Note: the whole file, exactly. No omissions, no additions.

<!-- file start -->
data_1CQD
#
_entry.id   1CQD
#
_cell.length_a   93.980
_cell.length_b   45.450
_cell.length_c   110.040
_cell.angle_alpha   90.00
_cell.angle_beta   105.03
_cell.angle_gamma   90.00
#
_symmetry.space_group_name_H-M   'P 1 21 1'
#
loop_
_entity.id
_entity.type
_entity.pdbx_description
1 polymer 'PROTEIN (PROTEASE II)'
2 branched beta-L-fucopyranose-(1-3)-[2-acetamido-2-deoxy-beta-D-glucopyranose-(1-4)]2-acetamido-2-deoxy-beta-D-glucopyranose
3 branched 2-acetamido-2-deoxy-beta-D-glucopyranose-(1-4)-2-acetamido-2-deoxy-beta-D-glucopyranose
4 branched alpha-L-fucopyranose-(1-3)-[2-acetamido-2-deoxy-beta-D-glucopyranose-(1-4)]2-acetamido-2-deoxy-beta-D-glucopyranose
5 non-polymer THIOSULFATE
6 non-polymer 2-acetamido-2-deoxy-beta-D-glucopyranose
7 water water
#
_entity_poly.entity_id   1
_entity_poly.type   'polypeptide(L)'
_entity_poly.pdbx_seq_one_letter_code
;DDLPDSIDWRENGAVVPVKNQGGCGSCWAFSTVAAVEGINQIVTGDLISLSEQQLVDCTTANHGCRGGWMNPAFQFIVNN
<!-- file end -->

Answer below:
data_1CQD
#
_entry.id   1CQD
#
_cell.length_a   93.980
_cell.length_b   45.450
_cell.length_c   110.040
_cell.angle_alpha   90.00
_cell.angle_beta   105.03
_cell.angle_gamma   90.00
#
_symmetry.space_group_name_H-M   'P 1 21 1'
#
loop_
_entity.id
_entity.type
_entity.pdbx_description
1 polymer 'PROTEIN (PROTEASE II)'
2 branched beta-L-fucopyranose-(1-3)-[2-acetamido-2-deoxy-beta-D-glucopyranose-(1-4)]2-acetamido-2-deoxy-beta-D-glucopyranose
3 branched 2-acetamido-2-deoxy-beta-D-glucopyranose-(1-4)-2-acetamido-2-deoxy-beta-D-glucopyranose
4 branched alpha-L-fucopyranose-(1-3)-[2-acetamido-2-deoxy-beta-D-glucopyranose-(1-4)]2-acetamido-2-deoxy-beta-D-glucopyranose
5 non-polymer THIOSULFATE
6 non-polymer 2-acetamido-2-deoxy-beta-D-glucopyranose
7 water water
#
_entity_poly.entity_id   1
_entity_poly.type   'polypeptide(L)'
_entity_poly.pdbx_seq_one_letter_code
;DDLPDSIDWRENGAVVPVKNQGGCGSCWAFSTVAAVEGINQIVTGDLISLSEQQLVDCTTANHGCRGGWMNPAFQFIVNN